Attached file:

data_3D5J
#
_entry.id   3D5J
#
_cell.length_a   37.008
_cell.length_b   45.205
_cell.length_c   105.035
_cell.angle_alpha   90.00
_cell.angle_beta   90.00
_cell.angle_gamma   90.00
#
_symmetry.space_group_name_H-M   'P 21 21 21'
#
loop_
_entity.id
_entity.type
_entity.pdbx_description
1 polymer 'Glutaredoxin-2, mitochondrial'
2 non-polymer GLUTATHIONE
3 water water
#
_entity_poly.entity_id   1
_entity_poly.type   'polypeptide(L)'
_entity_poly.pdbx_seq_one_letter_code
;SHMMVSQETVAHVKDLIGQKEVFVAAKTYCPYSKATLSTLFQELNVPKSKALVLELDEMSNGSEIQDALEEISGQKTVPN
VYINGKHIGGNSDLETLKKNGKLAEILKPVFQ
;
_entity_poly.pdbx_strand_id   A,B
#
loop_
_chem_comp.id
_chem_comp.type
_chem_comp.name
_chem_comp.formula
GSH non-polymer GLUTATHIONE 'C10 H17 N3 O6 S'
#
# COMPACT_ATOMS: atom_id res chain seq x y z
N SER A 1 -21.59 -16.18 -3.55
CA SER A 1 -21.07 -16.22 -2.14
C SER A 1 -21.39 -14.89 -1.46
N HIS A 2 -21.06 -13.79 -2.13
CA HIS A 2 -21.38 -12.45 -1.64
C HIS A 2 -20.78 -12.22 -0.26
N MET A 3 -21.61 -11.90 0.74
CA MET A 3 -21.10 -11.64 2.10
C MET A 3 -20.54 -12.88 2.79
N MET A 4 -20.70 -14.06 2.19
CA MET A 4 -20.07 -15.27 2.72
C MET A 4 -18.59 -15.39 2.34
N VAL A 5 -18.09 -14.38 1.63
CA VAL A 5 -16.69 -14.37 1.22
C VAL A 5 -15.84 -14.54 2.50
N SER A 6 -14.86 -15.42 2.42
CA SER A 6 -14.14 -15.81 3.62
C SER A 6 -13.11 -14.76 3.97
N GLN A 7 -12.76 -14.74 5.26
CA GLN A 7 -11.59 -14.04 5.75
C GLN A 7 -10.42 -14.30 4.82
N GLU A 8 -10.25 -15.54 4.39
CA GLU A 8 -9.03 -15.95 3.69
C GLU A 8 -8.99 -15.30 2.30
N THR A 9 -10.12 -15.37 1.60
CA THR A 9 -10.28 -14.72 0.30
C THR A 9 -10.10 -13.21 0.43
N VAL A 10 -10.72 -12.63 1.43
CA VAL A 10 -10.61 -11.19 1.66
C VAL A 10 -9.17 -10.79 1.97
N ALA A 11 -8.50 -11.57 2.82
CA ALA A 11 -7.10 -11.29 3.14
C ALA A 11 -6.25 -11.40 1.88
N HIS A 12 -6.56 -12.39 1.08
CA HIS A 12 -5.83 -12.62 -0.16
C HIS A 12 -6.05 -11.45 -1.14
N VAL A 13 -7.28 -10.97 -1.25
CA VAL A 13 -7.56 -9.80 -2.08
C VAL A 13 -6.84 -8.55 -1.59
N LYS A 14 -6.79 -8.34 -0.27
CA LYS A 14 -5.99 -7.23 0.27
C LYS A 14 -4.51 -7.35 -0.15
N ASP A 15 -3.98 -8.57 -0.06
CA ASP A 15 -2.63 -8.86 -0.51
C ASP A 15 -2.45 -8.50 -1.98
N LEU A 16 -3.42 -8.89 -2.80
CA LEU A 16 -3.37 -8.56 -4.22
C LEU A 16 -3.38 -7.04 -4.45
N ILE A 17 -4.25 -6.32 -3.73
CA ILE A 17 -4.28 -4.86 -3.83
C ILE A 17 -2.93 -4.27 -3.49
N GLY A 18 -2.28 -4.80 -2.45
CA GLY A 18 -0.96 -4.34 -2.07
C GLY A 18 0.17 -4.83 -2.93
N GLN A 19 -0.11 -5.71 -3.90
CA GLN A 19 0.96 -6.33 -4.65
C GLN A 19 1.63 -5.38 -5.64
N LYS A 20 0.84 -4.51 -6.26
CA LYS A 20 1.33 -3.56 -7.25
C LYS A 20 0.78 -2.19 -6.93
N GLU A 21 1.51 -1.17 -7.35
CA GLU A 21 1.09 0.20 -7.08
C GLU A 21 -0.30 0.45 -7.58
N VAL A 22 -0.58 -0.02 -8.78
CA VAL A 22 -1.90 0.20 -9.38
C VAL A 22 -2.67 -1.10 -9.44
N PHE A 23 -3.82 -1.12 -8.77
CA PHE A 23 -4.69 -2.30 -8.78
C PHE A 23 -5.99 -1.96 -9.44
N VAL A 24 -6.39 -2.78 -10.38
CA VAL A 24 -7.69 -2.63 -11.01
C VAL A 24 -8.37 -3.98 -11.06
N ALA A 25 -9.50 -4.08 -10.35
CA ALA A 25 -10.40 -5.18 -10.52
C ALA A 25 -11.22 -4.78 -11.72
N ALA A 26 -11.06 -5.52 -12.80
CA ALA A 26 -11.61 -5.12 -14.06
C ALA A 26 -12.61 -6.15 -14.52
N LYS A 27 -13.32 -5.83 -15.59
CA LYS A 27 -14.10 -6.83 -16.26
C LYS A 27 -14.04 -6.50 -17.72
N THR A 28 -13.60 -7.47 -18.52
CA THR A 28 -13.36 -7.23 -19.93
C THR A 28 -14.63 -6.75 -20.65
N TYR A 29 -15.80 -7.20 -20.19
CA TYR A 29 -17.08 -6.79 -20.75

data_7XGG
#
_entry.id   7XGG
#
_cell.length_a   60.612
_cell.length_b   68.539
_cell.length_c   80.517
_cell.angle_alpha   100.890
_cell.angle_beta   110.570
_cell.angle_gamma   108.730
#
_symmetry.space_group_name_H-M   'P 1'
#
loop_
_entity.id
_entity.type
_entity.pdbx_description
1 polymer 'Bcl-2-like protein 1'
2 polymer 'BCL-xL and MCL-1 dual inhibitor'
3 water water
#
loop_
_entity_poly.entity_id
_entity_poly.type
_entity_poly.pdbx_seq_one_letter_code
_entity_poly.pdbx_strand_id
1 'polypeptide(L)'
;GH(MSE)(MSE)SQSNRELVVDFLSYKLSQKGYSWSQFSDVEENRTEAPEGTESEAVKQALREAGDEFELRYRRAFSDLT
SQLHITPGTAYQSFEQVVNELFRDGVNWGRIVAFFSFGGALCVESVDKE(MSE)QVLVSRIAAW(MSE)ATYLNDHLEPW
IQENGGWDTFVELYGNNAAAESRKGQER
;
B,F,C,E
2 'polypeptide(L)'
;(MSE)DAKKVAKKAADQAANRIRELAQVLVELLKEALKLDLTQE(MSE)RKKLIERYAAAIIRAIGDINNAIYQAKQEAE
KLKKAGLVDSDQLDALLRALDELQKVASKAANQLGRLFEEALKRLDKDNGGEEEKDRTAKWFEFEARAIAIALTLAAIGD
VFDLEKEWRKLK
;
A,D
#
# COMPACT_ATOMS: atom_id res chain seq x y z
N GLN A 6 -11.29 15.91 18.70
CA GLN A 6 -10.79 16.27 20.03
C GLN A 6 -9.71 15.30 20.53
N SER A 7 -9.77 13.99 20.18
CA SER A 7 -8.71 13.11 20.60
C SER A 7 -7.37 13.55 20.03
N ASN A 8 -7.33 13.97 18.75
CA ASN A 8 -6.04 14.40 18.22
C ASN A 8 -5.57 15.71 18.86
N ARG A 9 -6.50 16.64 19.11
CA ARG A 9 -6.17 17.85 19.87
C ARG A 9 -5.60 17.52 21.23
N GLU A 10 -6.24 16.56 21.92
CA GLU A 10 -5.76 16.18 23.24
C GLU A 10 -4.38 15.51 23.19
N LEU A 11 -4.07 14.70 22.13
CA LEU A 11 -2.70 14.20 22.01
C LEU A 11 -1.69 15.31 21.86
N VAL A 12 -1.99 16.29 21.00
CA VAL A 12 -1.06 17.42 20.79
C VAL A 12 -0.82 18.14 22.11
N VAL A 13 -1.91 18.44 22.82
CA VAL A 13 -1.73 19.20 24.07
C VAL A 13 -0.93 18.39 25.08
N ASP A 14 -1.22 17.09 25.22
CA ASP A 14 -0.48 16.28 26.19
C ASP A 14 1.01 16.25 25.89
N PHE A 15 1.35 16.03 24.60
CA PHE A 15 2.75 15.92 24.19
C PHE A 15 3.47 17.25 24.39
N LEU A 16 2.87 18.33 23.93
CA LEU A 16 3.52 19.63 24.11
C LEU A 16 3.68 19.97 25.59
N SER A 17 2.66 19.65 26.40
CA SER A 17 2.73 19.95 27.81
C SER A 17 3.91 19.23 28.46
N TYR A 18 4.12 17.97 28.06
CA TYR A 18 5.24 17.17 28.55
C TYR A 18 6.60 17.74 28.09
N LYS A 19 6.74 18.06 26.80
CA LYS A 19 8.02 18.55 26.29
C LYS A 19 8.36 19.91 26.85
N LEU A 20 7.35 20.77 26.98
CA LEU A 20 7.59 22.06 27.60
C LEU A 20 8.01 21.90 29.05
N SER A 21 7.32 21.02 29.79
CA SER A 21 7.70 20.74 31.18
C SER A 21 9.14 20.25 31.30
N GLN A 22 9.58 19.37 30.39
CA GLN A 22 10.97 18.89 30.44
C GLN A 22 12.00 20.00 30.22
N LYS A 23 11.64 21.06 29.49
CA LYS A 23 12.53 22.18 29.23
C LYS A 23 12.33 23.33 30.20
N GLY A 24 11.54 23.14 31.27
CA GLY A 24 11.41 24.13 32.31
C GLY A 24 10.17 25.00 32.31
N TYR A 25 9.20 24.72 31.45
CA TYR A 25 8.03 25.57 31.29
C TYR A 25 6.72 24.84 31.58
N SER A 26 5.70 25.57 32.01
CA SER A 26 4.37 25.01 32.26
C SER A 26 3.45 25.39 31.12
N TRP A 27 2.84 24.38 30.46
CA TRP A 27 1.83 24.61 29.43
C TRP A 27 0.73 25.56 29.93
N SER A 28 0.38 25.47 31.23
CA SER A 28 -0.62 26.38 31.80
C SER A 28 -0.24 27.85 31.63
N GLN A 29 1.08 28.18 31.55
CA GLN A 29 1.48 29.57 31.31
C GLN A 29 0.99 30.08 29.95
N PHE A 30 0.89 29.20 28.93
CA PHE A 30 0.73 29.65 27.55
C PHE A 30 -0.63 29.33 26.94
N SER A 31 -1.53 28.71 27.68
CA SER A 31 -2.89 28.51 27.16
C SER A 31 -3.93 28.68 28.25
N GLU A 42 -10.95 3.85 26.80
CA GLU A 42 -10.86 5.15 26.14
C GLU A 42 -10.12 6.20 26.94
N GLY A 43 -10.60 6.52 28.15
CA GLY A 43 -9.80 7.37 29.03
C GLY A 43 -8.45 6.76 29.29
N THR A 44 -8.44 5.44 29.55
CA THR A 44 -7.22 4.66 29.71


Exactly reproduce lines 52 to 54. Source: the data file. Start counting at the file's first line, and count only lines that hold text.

C VAL A 5 -15.84 -14.54 2.50
N SER A 6 -14.86 -15.42 2.42
CA SER A 6 -14.14 -15.81 3.62